There is no legal consent if there is no real and free decision. Simply going to a website does not constitute consent, and you must provide the option to accept or refuse cookies.

In general, genuine interests would provide a better legal basis for organisations. This is the widest of the GDPR's processing grounds, and it applies whenever a company uses sensitive data in a way that the data subject would reasonably expect.

'Interests' can relate to nearly anything here, including the business interests of an organisation or a third party, as well as broader societal benefits.

What about the PECR?

When it comes to legitimate interest, there is a substantial proviso for UK-based organisations in the form of the PECR (Privacy and Electronic Communications Regulations).

Electronic marketing, cookies, and the security of public electronic communication services are all covered under the PECR. Its regulations take precedent over the UK GDPR (the domestic version of the Regulation that was approved following Brexit).

Because the PECR requires the use of permission far more frequently than the GDPR, this is critical.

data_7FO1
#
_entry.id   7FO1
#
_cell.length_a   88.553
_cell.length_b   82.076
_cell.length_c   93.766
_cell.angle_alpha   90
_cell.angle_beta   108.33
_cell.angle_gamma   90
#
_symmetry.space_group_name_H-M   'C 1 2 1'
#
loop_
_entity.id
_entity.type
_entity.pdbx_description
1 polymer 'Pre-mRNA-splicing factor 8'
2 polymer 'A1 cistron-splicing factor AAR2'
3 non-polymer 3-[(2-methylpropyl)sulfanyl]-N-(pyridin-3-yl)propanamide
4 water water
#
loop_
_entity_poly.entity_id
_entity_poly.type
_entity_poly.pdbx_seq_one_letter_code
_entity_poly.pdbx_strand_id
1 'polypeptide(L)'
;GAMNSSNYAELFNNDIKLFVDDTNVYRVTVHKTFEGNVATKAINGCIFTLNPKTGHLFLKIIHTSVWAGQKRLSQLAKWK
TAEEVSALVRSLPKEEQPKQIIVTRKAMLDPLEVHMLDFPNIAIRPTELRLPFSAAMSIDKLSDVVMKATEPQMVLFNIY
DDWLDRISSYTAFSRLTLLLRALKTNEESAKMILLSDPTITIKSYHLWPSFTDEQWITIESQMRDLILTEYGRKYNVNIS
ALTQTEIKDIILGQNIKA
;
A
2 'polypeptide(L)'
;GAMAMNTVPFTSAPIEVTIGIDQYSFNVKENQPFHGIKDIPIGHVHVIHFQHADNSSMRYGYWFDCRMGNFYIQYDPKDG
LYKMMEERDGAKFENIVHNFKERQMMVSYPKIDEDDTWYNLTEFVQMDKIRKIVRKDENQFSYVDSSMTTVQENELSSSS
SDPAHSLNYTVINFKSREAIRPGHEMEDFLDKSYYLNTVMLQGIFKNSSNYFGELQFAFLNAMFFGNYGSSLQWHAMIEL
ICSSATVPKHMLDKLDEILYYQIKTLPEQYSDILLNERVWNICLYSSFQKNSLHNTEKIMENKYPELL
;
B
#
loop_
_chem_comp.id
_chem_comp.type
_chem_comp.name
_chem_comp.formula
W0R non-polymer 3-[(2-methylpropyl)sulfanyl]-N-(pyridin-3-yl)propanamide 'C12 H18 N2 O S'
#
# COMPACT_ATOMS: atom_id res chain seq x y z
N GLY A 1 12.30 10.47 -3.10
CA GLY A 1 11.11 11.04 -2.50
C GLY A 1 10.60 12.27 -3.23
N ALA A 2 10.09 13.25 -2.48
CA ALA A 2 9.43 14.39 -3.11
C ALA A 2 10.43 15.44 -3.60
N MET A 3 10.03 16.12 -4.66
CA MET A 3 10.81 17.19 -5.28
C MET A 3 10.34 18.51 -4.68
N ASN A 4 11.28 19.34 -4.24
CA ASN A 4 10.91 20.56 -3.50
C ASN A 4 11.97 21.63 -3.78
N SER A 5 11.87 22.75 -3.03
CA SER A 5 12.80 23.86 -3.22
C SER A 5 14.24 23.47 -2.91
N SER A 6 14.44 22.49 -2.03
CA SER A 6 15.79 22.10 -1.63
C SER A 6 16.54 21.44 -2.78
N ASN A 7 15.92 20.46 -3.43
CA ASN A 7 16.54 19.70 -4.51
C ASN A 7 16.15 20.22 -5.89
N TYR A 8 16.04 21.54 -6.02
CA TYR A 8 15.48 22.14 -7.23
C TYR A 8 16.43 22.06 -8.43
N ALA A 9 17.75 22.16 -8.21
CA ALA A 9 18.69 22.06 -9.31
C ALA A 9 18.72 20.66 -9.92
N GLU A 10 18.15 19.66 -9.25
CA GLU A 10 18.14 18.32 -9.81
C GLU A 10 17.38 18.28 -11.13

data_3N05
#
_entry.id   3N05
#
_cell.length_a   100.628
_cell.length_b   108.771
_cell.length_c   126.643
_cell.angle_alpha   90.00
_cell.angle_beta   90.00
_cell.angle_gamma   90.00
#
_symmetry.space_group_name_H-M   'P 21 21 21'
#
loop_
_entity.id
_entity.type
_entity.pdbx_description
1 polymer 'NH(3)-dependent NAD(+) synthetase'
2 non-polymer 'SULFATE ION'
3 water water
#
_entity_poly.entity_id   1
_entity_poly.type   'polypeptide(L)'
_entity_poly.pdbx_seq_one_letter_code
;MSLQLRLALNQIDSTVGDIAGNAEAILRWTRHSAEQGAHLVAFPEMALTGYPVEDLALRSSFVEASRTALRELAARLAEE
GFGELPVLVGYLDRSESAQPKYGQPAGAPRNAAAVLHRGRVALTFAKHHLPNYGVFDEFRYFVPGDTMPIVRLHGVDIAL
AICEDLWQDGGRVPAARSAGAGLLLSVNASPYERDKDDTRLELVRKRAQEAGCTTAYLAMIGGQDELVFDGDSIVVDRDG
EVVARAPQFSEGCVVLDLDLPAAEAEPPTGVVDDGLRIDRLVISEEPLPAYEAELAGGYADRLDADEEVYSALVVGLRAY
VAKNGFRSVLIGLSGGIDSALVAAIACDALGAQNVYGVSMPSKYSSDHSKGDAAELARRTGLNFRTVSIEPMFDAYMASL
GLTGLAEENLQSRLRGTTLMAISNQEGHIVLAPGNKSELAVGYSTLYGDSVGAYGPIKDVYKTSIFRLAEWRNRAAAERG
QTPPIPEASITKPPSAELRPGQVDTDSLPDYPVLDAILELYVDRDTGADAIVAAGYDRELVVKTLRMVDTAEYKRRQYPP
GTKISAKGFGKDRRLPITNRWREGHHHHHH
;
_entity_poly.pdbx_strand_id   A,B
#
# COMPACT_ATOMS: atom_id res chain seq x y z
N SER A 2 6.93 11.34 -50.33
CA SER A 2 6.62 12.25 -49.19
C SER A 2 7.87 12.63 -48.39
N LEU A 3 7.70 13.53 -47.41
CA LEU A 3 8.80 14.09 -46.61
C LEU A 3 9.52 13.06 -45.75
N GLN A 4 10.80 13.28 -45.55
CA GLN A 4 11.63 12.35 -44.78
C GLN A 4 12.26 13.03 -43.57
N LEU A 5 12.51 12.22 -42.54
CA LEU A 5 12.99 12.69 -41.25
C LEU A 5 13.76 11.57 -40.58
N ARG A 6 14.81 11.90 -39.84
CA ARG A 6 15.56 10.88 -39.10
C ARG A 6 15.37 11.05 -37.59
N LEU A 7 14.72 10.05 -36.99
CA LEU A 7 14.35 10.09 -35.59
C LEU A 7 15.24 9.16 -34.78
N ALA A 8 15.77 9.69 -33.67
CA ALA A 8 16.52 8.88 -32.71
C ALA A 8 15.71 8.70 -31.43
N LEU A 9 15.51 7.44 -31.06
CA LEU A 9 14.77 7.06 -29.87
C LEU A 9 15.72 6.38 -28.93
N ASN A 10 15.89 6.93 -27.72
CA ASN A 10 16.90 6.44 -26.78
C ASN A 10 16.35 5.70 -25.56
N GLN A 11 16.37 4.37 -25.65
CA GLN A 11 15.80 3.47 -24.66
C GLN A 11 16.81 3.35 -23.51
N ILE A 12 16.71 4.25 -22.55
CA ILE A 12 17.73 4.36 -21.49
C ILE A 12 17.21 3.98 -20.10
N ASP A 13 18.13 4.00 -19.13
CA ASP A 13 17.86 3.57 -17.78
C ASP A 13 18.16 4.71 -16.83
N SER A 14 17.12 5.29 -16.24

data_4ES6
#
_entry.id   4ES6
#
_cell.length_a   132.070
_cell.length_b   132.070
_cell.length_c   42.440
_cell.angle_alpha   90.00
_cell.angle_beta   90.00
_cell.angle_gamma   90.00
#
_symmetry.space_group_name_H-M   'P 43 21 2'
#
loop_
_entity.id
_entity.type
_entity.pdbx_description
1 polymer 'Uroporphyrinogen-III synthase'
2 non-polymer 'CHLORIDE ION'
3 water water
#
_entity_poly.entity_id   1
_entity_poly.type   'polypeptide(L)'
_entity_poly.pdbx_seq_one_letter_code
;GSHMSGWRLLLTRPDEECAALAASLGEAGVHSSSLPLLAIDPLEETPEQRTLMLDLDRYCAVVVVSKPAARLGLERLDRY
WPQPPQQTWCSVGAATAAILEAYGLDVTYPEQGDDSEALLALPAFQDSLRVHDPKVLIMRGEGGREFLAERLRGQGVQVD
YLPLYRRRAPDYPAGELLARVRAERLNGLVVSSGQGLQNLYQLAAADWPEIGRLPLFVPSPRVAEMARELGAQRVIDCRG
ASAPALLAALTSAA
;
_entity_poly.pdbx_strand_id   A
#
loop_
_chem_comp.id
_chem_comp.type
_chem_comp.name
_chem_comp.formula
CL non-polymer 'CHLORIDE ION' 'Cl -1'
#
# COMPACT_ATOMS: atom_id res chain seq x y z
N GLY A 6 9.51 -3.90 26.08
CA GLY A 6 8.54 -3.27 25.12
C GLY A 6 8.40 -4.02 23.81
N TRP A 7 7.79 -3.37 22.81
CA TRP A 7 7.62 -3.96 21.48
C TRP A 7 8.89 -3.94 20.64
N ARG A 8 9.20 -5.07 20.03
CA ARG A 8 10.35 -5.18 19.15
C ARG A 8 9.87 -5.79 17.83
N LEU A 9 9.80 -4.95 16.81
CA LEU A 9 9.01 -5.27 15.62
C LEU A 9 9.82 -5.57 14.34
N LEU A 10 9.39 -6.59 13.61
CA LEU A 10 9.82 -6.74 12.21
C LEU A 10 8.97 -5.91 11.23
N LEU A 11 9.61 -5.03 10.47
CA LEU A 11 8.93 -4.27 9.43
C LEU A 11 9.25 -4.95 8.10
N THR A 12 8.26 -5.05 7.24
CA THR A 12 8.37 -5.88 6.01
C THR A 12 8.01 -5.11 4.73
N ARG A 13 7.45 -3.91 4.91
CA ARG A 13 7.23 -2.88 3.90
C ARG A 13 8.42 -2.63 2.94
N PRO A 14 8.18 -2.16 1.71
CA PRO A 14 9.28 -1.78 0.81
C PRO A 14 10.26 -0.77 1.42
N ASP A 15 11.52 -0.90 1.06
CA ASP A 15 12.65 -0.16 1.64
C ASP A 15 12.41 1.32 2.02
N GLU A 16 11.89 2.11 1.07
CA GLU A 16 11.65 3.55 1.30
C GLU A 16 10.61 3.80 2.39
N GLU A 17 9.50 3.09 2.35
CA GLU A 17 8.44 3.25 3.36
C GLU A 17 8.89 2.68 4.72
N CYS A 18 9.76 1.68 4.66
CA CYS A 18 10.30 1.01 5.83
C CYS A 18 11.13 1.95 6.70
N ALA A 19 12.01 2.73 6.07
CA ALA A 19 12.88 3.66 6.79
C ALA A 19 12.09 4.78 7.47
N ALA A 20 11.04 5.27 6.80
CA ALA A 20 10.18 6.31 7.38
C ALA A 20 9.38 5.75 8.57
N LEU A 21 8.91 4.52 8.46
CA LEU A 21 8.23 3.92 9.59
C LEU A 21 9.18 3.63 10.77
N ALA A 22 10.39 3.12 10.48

Consent must be "provided by a clear affirmative act indicating a freely given, explicit, informed, and unequivocal signal of the data subject's assent," just as the GDPR requires.

In the following section, we'll show you how to navigate these rules at the same time.

How to stay compliant when processing personal data gained via cookies

The key to complying with GDPR and PECR is to limit the amount of data you process and your risk landscape. As a result, you should begin by performing an audit to ensure that you understand what each cookie does, whether it's required, and when it's used.

Only cookies that are considered personal data must be addressed for GDPR compliance. To put it another way, any information that can be used to identify a person.

The PECR, on the other hand, applies to all cookies, including those that have been anonymized.

As with the GDPR, you can only use cookies to acquire personal data if you have a legitimate cause for doing so.

You must also tell users about the sorts of cookies you use – or intend to employ – and the data they collect. You might use the information for marketing, improving security, analysing website performance, or tailoring the site to the user's tastes, for example.